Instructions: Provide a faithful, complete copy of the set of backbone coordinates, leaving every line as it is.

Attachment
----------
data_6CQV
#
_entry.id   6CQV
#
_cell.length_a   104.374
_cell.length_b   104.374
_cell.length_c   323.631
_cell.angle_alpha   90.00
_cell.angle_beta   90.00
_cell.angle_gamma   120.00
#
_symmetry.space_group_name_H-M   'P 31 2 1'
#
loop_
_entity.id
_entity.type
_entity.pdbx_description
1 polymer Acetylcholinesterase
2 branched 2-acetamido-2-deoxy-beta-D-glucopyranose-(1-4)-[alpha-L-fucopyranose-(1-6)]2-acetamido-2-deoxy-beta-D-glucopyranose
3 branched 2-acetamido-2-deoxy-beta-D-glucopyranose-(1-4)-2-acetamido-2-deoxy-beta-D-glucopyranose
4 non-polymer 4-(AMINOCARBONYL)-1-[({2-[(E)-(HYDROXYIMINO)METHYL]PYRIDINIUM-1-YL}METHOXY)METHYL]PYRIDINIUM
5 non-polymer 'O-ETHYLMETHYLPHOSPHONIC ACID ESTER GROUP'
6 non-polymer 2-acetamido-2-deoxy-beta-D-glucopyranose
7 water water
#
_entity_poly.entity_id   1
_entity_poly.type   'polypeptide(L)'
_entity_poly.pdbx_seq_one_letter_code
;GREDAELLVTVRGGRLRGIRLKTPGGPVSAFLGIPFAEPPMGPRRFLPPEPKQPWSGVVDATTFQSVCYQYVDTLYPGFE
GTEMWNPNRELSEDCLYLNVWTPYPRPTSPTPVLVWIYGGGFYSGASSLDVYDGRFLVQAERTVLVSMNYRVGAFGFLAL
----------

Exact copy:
data_6CQV
#
_entry.id   6CQV
#
_cell.length_a   104.374
_cell.length_b   104.374
_cell.length_c   323.631
_cell.angle_alpha   90.00
_cell.angle_beta   90.00
_cell.angle_gamma   120.00
#
_symmetry.space_group_name_H-M   'P 31 2 1'
#
loop_
_entity.id
_entity.type
_entity.pdbx_description
1 polymer Acetylcholinesterase
2 branched 2-acetamido-2-deoxy-beta-D-glucopyranose-(1-4)-[alpha-L-fucopyranose-(1-6)]2-acetamido-2-deoxy-beta-D-glucopyranose
3 branched 2-acetamido-2-deoxy-beta-D-glucopyranose-(1-4)-2-acetamido-2-deoxy-beta-D-glucopyranose
4 non-polymer 4-(AMINOCARBONYL)-1-[({2-[(E)-(HYDROXYIMINO)METHYL]PYRIDINIUM-1-YL}METHOXY)METHYL]PYRIDINIUM
5 non-polymer 'O-ETHYLMETHYLPHOSPHONIC ACID ESTER GROUP'
6 non-polymer 2-acetamido-2-deoxy-beta-D-glucopyranose
7 water water
#
_entity_poly.entity_id   1
_entity_poly.type   'polypeptide(L)'
_entity_poly.pdbx_seq_one_letter_code
;GREDAELLVTVRGGRLRGIRLKTPGGPVSAFLGIPFAEPPMGPRRFLPPEPKQPWSGVVDATTFQSVCYQYVDTLYPGFE
GTEMWNPNRELSEDCLYLNVWTPYPRPTSPTPVLVWIYGGGFYSGASSLDVYDGRFLVQAERTVLVSMNYRVGAFGFLAL